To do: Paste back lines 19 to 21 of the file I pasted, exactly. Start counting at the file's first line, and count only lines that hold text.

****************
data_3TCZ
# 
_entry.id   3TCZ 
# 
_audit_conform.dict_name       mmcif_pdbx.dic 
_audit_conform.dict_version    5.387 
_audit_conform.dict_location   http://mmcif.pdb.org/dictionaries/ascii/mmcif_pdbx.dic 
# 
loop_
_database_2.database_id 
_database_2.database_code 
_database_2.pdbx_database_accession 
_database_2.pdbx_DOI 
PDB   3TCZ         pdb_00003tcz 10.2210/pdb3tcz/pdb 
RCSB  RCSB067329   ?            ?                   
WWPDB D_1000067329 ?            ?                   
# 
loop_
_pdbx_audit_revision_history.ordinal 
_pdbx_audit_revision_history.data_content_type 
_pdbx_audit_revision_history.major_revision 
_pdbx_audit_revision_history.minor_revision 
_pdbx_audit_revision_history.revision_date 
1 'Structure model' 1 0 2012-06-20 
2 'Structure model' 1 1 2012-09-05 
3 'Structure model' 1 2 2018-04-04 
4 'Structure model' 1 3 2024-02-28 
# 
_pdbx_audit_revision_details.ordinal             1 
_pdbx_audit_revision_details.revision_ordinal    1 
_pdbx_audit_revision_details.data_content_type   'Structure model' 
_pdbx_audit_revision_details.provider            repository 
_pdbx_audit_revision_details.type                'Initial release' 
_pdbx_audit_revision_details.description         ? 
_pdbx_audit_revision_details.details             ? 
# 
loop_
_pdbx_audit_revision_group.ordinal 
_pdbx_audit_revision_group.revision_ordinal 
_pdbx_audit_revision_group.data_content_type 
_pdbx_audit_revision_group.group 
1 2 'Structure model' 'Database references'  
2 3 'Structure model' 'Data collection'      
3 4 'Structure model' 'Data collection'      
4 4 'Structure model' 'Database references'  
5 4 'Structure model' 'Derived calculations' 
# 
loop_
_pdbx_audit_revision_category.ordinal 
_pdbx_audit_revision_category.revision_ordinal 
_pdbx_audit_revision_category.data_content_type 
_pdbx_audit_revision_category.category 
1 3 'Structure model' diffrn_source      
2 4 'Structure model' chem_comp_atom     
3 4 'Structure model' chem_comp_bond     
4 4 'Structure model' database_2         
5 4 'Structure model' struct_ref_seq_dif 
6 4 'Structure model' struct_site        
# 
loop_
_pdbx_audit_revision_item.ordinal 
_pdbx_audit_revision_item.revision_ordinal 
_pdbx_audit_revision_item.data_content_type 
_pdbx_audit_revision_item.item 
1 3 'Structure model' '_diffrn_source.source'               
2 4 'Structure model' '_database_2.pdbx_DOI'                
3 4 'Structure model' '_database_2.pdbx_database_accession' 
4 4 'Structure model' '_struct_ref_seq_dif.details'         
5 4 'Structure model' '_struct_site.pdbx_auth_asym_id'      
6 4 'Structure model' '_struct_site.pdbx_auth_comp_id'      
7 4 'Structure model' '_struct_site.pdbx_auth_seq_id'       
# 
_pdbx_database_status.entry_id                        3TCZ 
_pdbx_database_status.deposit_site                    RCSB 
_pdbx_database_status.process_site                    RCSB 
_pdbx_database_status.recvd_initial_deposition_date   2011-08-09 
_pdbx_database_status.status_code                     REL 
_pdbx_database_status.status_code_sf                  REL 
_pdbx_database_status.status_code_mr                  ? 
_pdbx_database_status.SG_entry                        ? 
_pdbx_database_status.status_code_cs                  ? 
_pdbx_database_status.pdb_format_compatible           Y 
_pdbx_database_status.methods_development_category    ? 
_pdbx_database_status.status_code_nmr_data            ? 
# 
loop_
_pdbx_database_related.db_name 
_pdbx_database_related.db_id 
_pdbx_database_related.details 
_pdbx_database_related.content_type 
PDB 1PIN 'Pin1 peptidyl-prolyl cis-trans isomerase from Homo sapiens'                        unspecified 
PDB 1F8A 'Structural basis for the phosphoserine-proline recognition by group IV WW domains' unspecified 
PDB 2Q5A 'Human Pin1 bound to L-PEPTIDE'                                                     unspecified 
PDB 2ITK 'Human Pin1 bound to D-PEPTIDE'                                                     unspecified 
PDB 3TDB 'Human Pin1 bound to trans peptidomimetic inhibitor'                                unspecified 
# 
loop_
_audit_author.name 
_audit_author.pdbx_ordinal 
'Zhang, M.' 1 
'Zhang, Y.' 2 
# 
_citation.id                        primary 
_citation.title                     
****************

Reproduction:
_pdbx_audit_revision_history.ordinal 
_pdbx_audit_revision_history.data_content_type 
_pdbx_audit_revision_history.major_revision 